In the past week, the Oakland Police Department (OPD) and the California Department of Corrections and Rehabilitation (CDCR) released strategic plans they claim would have thoroughgoing and sustainable impacts on public safety.  These reports join the Obama administration’s National Drug Control Strategy, which makes many of the same claims.  What is interesting about all three of these plans are their attempts to subsume the language, ideas, and struggles of organizations and communities who have indeed worked tirelessly and too often thanklessly against the destructive policies and programs of these very institutions that purport to have all the answers and solutions.

But we shouldn’t, and needn’t, get it twisted.  The institutions that make up, push forward, and extend the prison industrial complex will continue to do just that, however they might shuffle spending, overhaul management, incorporate new technology, reorganize personnel, subsume peoples’ demands, or call old things by new names.  Surely it is significant that these agencies and institutions are shaken and bowed by the fights put to them. Strategies certainly do change, but as long as the priority remains containment and control the impact will be continued state violence on local, national, and international levels.

While the OPD and the Mayor’s similar “100 Block Plan” have plenty of good rhetoric around mixed approaches, intervention and outreach strategies, community input, programming, and engagement, at the end of the day both plans call for more police, more police tools and toys, wider and more intense surveillance technology, stronger collaboration with federal agencies, and broader war against nebulously defined gangs.  The CDCR’s plan talks about prison crisis and sweeping reforms including substantial cutbacks in spending, some extension of services for people in prison and on parole, and the return of nearly 10,000 people being caged in private prisons across the country to California.  But as we read deeper we find more money for prison construction, woefully inadequate population reduction measures, an actual increase in population levels, and no changes to the torturous Security Housing or Administrative Segregation Units.  Obama’s National Drug Control Strategy is more of the same, with big talk around changing attitudes toward drug addiction, widening treatment options, and promoting harm reduction over imprisonment.  But the stick quickly smashes the carrot as the report unfolds to reveal more low-level arrests, a beefed up (if PR-friendly) DEA, rampant surveillance, and continued militarization of the border.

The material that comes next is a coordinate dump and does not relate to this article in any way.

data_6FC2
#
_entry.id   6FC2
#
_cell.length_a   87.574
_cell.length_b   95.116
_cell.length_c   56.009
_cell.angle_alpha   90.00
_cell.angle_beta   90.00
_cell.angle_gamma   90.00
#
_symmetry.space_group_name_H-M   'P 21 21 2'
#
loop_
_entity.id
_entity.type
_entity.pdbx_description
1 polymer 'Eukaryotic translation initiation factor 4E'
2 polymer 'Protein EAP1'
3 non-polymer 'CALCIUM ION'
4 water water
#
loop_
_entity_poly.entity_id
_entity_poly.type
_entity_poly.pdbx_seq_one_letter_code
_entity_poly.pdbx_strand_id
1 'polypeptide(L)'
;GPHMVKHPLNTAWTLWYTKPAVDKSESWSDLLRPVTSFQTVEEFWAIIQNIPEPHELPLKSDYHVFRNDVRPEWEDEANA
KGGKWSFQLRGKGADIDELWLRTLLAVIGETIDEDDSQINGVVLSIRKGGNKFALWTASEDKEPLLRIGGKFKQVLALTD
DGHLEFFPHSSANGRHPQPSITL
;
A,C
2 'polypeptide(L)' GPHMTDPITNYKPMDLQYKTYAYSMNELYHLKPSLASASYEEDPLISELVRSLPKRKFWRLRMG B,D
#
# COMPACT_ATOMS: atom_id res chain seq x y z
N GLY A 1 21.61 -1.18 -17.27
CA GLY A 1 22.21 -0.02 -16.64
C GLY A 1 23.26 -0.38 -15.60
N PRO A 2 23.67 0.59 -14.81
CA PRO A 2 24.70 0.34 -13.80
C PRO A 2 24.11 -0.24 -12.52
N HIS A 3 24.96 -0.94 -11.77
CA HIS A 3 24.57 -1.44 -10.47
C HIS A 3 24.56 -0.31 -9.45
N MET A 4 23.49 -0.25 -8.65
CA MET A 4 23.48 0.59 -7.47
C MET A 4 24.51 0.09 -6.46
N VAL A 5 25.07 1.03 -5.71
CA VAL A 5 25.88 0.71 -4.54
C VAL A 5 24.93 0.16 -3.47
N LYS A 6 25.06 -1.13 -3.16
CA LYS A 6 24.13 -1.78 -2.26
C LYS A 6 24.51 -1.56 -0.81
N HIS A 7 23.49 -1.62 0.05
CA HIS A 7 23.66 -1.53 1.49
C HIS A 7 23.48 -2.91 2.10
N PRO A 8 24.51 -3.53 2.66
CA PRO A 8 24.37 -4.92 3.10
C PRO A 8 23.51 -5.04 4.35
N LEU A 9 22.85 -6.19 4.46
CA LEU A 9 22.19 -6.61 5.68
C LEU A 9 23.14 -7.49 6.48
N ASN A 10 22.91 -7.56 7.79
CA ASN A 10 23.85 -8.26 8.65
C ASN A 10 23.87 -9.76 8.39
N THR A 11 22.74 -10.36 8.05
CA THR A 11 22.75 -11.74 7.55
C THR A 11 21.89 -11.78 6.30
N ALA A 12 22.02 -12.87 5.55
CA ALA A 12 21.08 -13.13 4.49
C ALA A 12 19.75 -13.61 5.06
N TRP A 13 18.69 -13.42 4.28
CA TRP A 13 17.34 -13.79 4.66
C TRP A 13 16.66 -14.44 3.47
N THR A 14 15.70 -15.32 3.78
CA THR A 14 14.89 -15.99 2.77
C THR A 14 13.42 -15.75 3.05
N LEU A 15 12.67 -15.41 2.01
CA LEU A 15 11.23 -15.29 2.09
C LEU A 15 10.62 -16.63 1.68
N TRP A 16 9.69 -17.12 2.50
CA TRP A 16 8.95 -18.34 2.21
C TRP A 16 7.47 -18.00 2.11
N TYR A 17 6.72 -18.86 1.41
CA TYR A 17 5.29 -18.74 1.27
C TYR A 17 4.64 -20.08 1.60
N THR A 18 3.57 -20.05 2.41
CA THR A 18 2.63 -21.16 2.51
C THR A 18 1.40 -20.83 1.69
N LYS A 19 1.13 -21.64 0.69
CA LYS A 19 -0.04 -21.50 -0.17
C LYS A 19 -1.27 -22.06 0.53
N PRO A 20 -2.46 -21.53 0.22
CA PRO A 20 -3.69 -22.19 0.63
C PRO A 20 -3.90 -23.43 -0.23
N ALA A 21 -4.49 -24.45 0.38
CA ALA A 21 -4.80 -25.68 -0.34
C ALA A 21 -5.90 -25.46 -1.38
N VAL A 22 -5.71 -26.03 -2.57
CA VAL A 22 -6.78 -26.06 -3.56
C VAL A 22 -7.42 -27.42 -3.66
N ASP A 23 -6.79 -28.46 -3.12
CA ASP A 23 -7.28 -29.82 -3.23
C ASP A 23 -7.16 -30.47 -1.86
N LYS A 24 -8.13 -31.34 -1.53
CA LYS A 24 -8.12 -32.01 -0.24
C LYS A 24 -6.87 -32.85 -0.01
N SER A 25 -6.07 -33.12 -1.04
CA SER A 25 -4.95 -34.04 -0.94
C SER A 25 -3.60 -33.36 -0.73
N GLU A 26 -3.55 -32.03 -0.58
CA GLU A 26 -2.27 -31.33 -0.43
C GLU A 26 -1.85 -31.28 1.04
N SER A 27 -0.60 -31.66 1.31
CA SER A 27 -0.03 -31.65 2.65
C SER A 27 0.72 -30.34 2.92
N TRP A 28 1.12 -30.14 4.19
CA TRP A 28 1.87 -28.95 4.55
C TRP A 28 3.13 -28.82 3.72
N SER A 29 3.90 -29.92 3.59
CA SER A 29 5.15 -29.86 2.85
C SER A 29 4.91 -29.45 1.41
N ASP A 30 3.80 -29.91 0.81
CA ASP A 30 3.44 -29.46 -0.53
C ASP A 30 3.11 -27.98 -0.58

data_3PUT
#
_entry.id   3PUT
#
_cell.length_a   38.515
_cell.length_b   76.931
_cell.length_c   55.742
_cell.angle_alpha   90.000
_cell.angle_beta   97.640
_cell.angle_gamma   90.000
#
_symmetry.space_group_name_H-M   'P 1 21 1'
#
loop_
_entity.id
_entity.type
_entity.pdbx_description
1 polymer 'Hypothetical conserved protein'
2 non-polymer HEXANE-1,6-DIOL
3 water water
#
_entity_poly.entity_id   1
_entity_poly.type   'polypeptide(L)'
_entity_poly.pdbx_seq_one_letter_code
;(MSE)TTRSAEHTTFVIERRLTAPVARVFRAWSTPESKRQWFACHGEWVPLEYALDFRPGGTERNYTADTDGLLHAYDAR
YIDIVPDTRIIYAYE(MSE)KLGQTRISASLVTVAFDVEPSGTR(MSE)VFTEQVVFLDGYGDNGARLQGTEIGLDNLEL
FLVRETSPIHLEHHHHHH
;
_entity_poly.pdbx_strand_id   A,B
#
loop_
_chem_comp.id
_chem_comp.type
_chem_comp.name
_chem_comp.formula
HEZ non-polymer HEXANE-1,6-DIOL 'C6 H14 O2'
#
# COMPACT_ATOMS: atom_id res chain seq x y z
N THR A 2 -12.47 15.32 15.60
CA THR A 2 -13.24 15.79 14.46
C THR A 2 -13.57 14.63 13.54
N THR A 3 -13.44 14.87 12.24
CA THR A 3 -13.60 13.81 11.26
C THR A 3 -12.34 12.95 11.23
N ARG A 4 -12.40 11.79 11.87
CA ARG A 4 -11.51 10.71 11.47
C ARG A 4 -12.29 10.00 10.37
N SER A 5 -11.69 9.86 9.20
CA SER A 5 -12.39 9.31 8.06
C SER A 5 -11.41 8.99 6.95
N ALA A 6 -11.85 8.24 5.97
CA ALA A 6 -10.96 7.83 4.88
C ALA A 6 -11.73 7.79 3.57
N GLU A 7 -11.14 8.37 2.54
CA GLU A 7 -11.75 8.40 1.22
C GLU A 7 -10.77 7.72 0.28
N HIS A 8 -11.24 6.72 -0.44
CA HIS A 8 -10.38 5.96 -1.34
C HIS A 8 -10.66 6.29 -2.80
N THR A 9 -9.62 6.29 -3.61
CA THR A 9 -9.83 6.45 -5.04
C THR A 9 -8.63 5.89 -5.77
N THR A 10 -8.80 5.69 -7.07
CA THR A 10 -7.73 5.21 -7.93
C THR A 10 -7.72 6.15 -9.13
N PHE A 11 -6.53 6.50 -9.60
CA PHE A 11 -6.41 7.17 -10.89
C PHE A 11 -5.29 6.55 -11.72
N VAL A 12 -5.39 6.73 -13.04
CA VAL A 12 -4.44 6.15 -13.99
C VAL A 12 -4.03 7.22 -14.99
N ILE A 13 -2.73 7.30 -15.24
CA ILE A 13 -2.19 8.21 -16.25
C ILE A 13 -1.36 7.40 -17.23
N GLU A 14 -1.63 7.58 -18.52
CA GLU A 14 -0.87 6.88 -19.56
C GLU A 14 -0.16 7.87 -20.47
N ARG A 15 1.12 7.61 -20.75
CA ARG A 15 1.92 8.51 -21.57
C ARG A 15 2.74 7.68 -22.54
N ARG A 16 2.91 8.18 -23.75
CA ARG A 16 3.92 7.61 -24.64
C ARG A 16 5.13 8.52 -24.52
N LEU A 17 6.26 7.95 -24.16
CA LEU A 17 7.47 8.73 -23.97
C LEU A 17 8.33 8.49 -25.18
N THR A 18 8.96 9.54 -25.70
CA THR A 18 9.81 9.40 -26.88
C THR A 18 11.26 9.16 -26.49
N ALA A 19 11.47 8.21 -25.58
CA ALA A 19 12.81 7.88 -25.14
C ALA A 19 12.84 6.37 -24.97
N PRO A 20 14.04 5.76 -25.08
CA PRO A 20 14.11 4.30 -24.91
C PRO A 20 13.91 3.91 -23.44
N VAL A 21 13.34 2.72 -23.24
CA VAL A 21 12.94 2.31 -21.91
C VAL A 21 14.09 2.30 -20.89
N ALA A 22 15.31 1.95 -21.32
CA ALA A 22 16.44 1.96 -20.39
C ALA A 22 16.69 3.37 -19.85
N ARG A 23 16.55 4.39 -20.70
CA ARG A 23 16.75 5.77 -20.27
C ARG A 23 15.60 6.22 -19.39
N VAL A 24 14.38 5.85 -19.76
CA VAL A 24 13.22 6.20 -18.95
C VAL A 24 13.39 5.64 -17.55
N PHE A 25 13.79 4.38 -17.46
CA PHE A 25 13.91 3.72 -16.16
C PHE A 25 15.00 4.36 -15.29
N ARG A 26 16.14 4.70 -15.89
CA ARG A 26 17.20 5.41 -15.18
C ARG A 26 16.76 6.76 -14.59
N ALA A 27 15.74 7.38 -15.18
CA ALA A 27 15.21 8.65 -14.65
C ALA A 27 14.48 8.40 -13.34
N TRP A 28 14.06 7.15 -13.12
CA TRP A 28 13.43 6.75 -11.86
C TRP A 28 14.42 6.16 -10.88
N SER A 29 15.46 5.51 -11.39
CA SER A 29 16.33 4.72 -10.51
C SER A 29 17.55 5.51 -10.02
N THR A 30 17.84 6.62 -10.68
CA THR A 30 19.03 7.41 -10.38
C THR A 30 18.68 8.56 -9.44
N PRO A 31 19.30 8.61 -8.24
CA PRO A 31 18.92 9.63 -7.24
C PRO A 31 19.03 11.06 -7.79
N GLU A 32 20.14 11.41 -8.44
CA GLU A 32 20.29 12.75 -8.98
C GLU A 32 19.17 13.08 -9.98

People want to feel safe.  And people want peace.  Murders in Oakland have traumatized countless residents and the calls for an end to the violence are loud and clear.  People living inside of cages in California’s prison system want access to basic healthcare and educational programing and an end to suffocating crowding levels.  Across the country, people struggling with addiction want to get healthy and want programs that help them to do that in humane and sustainable ways.  The more clearly we understand how people’s problems are related to the conditions under which they live—how violence, substance abuse, and imprisonment are intimately related to poverty, racism, and dispossession—the more clearly we can understand how policing, surveillance, militarization, and imprisonment help these oppressive economic and social systems thrive.  And that they can never truly address, let alone solve the problems they create.  The powerful words of Audre Lorde ring louder than ever:  “the master’s tools will never dismantle the master’s house.”  Luckily, the tougher times get, the harder people fight.  Here’s to all you fighters.